UIC gymnast dreams of becoming ‘American Ninja Warrior’
Trent Jarrett is only an inch over five feet tall, but he stands tall as a contestant on NBC’s “American Ninja Warrior” show.
UIC gymnast Jarrett is among 100 competitors in the Kansas City regional event. It took place in April, with the 30 top finishers vying for honors on the second day. The best 15 from each of seven U.S. regions head to the finals in Las Vegas in late summer.
Jarrett isn’t allowed to say how well he did before the show airs.
Videos show the muscular “American Ninjas” leaping, swinging and climbing their way through a six-obstacle course that would give Tarzan pause. They land on foam rubber platforms, unless a slip or misstep sends them plunging into a tank of water — and out of contention.
They must negotiate a cloth bridge with widely spaced footholds, swing from one vine-like rope or steel hoop to the next, and finish by clambering up a towering, worse-than-vertical wall. They need superior strength, timing, agility, accuracy and judgment.
On the second day, the 30 survivors face the same six obstacles again, plus three new ones.
Everyone is timed. “If you were an expert you could probably do it in a minute — some just fly through it,” Jarrett said from his home in Buford, Georgia. “But you might take 2½ or 3 minutes if you want to make sure you don’t fall. If you finish, you’re going” to the next level.
Jarrett took his time.
“I was too nervous to look at the clock, but it was probably about 4 minutes,” he said. “I wanted to make sure I didn’t fall on the first couple of obstacles. When you get to Las Vegas, time matters more.”
Long-time fan, first-time contestant
He’s been watching the show, now in its seventh season, since his early teens. “I saw that some of them were gymnasts in the Olympics and I said, ‘I could do this.’”
At first his lack of physical stature made him doubtful, but he was reassured by the stellar performance of Kacy Catanzaro, an ex-gymnast who is two inches shorter than Jarrett.
His father, Scott, said, “We saw that former gymnasts did really well because of their grip strength and upper body strength.”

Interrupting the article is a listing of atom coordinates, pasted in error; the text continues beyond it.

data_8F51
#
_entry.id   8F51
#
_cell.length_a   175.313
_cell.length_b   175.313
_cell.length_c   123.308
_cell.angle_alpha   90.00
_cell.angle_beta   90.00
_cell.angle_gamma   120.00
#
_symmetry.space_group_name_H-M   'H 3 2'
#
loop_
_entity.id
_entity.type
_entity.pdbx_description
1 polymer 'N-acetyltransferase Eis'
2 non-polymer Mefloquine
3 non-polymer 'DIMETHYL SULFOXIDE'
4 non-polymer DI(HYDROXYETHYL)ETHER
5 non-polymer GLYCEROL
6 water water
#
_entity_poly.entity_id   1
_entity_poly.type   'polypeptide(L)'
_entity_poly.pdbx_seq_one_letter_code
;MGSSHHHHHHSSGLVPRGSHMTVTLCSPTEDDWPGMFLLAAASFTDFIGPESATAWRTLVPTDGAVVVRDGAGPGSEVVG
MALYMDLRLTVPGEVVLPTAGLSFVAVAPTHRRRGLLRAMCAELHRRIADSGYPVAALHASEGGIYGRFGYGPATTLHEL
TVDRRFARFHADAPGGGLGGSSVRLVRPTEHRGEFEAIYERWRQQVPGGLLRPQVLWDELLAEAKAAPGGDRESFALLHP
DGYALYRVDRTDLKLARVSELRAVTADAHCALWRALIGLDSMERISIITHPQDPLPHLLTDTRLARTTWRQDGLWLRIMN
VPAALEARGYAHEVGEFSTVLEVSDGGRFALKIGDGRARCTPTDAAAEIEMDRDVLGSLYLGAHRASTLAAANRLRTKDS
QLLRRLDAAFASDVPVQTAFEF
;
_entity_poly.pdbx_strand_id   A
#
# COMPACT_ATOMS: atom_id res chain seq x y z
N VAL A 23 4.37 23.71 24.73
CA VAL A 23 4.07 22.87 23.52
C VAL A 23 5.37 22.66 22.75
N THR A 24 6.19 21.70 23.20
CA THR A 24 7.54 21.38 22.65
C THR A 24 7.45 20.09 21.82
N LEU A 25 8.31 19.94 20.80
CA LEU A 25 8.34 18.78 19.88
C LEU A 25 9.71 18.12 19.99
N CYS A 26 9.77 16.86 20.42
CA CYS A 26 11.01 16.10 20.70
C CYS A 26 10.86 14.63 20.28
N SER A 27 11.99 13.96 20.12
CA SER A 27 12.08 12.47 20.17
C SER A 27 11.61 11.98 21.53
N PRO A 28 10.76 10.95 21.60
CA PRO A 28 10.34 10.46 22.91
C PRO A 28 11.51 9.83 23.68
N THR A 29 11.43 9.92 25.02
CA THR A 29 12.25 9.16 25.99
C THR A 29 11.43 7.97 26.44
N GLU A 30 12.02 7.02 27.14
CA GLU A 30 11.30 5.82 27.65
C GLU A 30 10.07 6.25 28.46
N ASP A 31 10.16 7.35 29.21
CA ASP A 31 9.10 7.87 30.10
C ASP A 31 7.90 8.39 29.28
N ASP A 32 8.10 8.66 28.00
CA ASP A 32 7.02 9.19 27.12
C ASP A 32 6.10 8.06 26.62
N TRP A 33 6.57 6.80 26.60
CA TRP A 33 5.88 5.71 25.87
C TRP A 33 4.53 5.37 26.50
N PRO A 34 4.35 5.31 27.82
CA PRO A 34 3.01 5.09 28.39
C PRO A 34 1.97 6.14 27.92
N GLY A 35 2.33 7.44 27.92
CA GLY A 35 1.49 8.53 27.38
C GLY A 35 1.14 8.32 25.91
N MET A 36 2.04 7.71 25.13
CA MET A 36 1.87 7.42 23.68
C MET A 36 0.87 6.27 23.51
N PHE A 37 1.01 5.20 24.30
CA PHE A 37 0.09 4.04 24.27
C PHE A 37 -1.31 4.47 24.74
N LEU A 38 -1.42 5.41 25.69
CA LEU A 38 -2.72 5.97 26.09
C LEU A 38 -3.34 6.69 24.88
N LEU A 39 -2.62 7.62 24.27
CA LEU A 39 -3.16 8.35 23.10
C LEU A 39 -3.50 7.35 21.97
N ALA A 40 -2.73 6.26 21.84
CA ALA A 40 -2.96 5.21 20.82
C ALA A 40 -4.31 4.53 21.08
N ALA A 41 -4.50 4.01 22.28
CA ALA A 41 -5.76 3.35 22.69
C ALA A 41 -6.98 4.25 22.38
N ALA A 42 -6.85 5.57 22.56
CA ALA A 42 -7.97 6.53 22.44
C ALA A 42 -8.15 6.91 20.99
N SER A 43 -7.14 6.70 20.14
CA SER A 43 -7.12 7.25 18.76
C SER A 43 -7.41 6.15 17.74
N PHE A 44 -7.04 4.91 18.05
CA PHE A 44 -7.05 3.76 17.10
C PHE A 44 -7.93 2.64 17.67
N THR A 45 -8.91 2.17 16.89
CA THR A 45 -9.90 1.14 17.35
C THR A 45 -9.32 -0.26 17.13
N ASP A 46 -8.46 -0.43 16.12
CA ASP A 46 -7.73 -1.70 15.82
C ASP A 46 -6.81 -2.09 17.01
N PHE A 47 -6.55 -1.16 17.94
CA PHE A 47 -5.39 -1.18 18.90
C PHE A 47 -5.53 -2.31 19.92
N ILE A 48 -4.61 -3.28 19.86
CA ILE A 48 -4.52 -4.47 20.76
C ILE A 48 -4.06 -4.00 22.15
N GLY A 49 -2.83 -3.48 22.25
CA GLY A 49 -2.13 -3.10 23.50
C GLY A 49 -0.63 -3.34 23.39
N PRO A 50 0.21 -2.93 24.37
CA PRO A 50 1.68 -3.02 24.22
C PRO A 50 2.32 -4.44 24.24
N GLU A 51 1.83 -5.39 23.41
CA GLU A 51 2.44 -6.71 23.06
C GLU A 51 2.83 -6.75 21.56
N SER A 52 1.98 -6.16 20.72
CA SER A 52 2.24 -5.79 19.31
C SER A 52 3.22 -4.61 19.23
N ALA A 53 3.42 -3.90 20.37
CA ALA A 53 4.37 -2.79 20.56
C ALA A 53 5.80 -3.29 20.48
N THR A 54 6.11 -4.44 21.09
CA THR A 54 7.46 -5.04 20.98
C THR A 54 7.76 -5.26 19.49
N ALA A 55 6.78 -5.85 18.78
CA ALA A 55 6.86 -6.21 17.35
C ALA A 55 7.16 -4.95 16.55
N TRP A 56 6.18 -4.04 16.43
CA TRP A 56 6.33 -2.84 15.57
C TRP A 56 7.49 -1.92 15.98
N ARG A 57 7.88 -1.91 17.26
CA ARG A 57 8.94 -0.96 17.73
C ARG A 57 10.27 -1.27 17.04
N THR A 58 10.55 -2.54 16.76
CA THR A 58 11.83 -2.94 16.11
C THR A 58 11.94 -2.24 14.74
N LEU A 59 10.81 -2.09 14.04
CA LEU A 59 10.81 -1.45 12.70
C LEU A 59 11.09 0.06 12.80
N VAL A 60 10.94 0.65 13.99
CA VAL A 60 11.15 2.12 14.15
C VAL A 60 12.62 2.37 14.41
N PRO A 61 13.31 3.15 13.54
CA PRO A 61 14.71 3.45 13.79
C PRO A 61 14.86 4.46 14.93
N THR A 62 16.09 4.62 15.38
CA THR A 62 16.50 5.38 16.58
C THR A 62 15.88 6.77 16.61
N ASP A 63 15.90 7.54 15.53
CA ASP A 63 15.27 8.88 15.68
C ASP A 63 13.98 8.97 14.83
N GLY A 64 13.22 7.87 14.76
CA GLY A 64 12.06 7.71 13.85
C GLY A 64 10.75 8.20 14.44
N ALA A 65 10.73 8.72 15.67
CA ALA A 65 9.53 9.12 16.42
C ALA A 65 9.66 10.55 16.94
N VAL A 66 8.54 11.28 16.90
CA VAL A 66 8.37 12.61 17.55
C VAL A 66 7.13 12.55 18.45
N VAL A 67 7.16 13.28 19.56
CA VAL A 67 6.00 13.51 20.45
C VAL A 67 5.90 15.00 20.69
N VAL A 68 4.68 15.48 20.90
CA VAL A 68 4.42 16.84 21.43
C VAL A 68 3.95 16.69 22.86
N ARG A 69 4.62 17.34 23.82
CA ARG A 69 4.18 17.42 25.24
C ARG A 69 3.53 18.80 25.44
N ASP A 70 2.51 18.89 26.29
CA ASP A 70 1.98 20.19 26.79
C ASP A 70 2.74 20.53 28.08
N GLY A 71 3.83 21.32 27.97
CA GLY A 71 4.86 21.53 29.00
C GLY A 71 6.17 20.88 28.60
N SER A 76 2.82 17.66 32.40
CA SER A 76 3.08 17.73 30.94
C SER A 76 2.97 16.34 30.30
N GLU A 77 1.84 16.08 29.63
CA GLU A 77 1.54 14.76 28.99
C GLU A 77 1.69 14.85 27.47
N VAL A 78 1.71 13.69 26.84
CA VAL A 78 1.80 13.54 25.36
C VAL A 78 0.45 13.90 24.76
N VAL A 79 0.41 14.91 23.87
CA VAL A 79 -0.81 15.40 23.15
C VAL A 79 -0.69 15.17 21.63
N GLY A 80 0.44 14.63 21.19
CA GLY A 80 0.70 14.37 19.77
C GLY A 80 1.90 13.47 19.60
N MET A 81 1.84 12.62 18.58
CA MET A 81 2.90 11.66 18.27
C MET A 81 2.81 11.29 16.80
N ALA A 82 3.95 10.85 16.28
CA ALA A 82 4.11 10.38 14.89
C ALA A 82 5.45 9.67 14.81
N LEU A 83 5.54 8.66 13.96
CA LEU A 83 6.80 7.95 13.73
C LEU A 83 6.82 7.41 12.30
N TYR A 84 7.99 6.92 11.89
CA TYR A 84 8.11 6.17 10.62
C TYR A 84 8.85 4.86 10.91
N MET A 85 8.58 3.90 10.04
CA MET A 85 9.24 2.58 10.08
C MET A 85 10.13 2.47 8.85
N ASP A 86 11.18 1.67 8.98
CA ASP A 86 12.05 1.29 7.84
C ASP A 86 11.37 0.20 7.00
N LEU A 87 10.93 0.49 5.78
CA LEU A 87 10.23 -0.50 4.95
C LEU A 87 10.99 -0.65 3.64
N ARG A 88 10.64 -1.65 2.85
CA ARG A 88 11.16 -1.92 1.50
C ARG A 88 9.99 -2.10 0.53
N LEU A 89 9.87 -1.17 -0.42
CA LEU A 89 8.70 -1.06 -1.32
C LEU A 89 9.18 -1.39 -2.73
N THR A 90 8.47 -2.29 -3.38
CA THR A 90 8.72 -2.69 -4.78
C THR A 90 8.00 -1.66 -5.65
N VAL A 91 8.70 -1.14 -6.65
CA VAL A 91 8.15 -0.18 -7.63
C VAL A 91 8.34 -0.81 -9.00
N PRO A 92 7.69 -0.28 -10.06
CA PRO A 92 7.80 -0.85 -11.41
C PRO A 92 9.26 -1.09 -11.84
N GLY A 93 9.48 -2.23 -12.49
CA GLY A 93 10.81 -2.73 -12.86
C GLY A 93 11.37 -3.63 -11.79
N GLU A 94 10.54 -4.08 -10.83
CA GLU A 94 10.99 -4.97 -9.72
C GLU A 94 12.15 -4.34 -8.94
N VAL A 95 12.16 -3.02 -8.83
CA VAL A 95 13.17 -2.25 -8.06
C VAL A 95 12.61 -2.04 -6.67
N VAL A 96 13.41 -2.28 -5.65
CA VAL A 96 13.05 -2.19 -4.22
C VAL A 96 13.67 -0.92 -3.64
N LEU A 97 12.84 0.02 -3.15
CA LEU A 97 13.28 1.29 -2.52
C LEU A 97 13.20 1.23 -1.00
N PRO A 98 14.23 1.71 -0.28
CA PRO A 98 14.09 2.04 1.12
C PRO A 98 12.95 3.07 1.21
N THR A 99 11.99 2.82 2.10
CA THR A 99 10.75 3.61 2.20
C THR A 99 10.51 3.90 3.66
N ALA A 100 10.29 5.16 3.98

Trent Jarrett said he is one of only a few gymnasts competing as ninjas now, but believes they will dominate in years to come. “And rock-climbers,” he added.
Most of the competitors on the show are “retired athletes in their 30s who said, ‘This is a good way to get in shape,’” Jarrett said. “Some of them are not athletes at all.”
He recovered from a bad Fourth of July accident last year in time to make the competition. He and his dad were at an athletic event when someone dared him to take a front flip off a stage.
“It didn’t go well,” Jarrett, showing a gift for understatement. “I broke my whole entire face and was in the hospital for three nights and four days.
“But I ended up with a prettier face, so I’m happy for that.”
Personal obstacles don’t stand in his way
Jarrett is used to overcoming obstacles. Ear infections as an infant left him with an 80 percent hearing loss in one ear. He wore a hearing aid until middle school, but threw it away after he learned to read lips and “use my other senses” to compensate.
“I also have a high degree of dyslexia,” he said. He was worried that he wouldn’t be able to do well in high school or college, but says now, “I’m pretty sure I’m making up for those things.”
In fact, he’s been a standout, especially as a gymnast. In high school, Jarrett not only qualified four times for the junior national championships but was all-around state champion in 2011.
In college, he’s competed twice at the NCAA championship level. He qualified as an individual on the still rings with a score of 13.950 and as an alternate on the parallel bars, with 13.550.
Jarrett posted a career-best on the bars with a 14.150 against Temple Feb. 14, and turned in a season-best 14.450 on the rings, also vs. Temple.
His gymnastics training only took him so far in training for the “Ninjas” show.
“The course has rings, which is one of my skills, but they are much more awkward than gymnastics rings,” he said. “The course requires a combination of parkour and gymnastics, but it requires you to use your body in different ways.”
To qualify for the show, Jarrett made a video about his life, showing his training and saying why he aspired to be a “Ninja.”
After he finishes his bachelor’s degree in anthropology next year, Jarrett wants to do more ninja-like training to improve his chances of being on the show again. “I will probably try and go to some smaller competitions in the meantime,” he said.
He’d like to be ready for anything, but “you could train as much as you want, and the obstacle may not even be there, so you have to trust your body.”
Jarrett has become a huge fan of the sport.
“I love the rush that comes from using your body in different ways and defying the laws of gravity,” he said.